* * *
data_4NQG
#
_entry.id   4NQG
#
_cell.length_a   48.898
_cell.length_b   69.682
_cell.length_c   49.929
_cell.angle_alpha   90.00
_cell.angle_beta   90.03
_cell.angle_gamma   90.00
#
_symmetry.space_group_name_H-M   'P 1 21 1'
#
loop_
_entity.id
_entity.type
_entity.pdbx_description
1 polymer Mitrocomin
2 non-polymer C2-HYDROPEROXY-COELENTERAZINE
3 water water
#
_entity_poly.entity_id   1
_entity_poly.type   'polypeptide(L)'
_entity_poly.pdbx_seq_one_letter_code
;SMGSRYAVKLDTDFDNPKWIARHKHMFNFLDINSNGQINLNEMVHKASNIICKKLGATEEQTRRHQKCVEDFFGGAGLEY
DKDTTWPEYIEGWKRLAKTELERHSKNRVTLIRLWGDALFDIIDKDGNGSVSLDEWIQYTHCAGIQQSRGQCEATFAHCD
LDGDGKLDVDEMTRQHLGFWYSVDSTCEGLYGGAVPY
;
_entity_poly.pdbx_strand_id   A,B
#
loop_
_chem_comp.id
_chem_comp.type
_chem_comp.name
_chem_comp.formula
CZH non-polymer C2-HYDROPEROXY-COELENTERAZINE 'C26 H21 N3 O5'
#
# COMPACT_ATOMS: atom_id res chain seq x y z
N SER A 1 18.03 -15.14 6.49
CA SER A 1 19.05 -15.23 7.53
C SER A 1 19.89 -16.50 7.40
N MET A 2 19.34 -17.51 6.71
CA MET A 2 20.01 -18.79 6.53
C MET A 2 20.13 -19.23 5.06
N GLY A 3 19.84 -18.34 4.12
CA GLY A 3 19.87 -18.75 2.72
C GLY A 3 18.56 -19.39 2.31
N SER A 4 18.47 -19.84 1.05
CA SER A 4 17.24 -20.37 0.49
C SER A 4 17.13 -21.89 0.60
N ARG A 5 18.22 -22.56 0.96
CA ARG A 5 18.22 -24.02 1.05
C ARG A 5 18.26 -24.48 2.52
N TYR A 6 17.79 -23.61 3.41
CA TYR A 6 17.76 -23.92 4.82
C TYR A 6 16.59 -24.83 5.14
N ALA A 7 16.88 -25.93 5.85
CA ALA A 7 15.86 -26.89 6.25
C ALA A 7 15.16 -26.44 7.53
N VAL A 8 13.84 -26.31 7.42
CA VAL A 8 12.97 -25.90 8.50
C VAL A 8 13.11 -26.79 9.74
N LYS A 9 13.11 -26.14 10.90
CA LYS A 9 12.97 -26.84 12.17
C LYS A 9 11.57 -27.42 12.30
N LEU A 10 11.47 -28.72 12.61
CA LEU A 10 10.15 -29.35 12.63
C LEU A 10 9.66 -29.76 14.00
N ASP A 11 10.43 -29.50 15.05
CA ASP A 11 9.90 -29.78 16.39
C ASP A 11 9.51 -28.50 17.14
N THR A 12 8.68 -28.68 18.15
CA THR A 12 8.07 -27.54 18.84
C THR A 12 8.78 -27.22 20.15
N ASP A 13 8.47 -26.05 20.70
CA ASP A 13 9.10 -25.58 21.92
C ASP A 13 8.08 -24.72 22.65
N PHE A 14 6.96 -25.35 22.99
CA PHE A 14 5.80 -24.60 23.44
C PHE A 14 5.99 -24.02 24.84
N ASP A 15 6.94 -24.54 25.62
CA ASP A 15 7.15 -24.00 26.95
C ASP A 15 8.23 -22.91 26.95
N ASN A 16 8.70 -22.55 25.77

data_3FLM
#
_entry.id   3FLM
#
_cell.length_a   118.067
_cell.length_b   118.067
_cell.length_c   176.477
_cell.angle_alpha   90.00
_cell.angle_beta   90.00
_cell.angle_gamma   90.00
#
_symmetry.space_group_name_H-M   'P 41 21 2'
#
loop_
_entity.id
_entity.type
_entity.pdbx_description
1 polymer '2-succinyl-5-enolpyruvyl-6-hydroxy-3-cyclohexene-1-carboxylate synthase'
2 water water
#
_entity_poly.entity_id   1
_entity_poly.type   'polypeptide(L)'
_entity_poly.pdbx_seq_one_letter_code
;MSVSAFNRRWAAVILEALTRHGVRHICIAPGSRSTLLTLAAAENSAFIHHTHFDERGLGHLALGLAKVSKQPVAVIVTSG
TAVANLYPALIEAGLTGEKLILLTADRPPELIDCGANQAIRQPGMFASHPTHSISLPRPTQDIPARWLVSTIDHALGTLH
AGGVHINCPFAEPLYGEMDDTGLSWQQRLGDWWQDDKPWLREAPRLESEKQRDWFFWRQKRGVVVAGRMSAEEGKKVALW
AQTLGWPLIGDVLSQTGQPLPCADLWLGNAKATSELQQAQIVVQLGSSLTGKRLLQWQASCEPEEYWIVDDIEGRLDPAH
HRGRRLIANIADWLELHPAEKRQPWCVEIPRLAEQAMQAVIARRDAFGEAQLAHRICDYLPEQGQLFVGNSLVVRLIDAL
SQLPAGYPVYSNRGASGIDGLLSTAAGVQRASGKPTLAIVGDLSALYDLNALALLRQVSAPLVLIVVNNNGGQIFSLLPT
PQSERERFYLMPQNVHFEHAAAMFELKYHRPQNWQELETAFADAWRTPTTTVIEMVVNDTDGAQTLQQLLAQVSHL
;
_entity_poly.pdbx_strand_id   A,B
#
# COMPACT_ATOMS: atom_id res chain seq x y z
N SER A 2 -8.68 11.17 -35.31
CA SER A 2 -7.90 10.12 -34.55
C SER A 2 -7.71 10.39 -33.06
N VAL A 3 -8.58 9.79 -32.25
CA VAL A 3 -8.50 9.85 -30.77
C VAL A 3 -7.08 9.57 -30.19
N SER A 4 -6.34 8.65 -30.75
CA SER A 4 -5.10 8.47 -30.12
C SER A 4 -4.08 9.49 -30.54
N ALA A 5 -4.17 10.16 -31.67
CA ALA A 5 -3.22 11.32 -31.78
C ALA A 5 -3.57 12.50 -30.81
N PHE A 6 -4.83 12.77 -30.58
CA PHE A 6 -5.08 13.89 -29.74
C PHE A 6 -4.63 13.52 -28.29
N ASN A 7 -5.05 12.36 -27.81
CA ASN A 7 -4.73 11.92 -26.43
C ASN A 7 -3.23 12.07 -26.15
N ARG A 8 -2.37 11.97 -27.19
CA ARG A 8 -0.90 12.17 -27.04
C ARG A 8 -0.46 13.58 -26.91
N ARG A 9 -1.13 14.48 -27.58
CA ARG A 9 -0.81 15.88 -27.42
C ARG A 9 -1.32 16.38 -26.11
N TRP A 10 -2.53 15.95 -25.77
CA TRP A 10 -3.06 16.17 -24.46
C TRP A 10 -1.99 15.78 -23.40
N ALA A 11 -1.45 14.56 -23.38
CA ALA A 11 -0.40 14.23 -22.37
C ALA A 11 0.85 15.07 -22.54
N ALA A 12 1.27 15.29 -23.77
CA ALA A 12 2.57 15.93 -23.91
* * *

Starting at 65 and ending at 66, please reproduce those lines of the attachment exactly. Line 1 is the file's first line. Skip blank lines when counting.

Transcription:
C LYS A 9 11.57 -27.42 12.30
N LEU A 10 11.47 -28.72 12.61